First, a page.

Finally, they should begin making their additional home savings contributions into a TFSA instead of using an RRSP. Withdrawals from a RRSP (over and above the HBP allowance) are going to be taxed as regular income. Using a TFSA will ensure that if they require more than $50,000 for their down payment, they can access extra funds with no tax consequence. Learn more about RRSP versus TFSA.

Once their housing goal is achieved, they can consider resuming their RRSP contributions.


3. Planning for the family

Patrick and Janet are in their mid-30’s and have two young children. They both have steady jobs and make decent income. They are debt-free, thanks to a debt reduction plan that they started five years ago, and are now starting to think about saving for retirement. They currently don’t have wills or personal insurance of any kind.

What should Patrick and Janet do?

For a young family with kids, wills and insurance need to be a top priority. Many people put off dealing with these items. For some, it’s because of the cost. For others, it’s just not fun to consider their own mortality.

They should consider using some of their excess cash flow to buy life insurance. If one spouse dies unexpectedly (or both), it will put massive financial strain on the family in addition to the obvious emotional toll they will experience.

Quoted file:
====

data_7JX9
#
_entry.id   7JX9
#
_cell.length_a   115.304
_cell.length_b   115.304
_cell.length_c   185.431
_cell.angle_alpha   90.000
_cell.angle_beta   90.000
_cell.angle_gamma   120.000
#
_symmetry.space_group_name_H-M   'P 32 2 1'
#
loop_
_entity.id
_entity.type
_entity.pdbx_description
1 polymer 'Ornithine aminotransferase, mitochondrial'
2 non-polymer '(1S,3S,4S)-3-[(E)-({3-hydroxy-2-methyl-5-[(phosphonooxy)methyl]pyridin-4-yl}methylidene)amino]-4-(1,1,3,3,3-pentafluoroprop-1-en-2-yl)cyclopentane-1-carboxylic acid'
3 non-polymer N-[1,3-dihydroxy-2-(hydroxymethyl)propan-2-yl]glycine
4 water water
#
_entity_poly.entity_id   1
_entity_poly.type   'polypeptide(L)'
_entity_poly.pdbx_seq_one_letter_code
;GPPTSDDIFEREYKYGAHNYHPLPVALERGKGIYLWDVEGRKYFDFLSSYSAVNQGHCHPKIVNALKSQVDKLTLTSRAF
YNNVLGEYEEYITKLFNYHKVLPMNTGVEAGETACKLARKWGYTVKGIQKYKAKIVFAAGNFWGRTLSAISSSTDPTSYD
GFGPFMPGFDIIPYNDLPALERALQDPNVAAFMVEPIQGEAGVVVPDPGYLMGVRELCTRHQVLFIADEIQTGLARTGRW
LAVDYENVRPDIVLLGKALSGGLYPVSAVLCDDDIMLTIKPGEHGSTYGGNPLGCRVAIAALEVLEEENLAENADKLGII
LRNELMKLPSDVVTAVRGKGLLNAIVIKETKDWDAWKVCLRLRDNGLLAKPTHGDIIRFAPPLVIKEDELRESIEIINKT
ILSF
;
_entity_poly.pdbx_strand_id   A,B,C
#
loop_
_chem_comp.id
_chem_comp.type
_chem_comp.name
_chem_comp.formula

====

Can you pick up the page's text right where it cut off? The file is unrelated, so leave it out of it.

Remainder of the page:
Disability and critical illness coverage should also be considered, to ensure that an unforeseen injury or illness doesn’t cause financial hardship for the family. The good news is that these kinds of insurance are relatively inexpensive when you are still young!

They also need to have wills done. For a couple with young kids, the most pressing reason is to designate guardianship of their minor children. If this is not documented in a will and the parents pass away, then the decision of guardianship is made by the courts and may not be aligned with the parents’ wishes. Learn more about why you need a will and how to get started.

After covering the costs of wills and insurance, they can use what’s left over towards their savings goals.

The take away

Saving for retirement is important. But for many young people, it’s not the most urgent issue to address. Take a step back and consider the bigger picture to make sure you’re taking the best path forward for you.

As always, we recommend that you talk to your financial institution to get more specific advice. You can talk to a financial planner at Vancity about options relating to your specific situation. Not a Vancity member? Join us.

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Mutual funds and other securities are offered through Aviso Wealth, a division of Aviso Financial Inc. The information contained in this article was obtained from sources believed to be reliable; however, we cannot guarantee that it is accurate or complete. This material is for informational and educational purposes and it is not intended to provide specific advice including, without limitation, investment, financial, tax or similar matters.